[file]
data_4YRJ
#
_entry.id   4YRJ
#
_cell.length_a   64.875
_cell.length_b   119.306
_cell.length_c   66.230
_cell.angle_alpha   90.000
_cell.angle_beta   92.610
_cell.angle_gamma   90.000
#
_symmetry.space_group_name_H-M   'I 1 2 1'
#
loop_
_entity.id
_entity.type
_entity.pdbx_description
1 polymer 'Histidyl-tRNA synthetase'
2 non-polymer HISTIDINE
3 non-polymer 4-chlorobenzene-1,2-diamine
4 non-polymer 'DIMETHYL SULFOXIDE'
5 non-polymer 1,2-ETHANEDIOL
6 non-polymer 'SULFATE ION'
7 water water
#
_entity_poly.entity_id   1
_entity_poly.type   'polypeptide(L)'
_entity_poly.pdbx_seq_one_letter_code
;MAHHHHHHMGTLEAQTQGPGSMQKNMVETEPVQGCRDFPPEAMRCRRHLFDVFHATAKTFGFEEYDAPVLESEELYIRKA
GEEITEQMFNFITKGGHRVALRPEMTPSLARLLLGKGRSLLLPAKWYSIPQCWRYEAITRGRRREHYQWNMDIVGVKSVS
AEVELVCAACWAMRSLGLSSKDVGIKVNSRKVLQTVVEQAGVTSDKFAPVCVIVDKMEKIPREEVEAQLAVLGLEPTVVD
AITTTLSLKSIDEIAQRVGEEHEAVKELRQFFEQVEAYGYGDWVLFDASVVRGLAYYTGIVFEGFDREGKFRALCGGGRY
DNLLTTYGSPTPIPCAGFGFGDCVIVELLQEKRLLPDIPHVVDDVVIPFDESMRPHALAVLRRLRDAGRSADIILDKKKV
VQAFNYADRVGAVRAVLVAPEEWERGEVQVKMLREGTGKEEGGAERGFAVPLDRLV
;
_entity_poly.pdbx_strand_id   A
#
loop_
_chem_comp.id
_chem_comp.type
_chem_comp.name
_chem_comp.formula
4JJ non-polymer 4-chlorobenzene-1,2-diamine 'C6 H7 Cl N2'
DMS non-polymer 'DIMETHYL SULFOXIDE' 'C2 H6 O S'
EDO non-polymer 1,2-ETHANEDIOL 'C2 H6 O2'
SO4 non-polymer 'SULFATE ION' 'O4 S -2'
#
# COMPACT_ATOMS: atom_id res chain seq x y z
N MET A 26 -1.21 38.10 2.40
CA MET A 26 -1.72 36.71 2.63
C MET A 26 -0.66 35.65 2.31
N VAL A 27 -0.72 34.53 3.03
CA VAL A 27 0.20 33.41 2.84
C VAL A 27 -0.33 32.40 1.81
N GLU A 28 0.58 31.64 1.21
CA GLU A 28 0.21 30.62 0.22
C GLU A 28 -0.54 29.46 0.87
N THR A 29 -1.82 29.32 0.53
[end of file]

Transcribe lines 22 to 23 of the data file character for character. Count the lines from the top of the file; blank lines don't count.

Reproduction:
5 non-polymer 1,2-ETHANEDIOL
6 non-polymer 'SULFATE ION'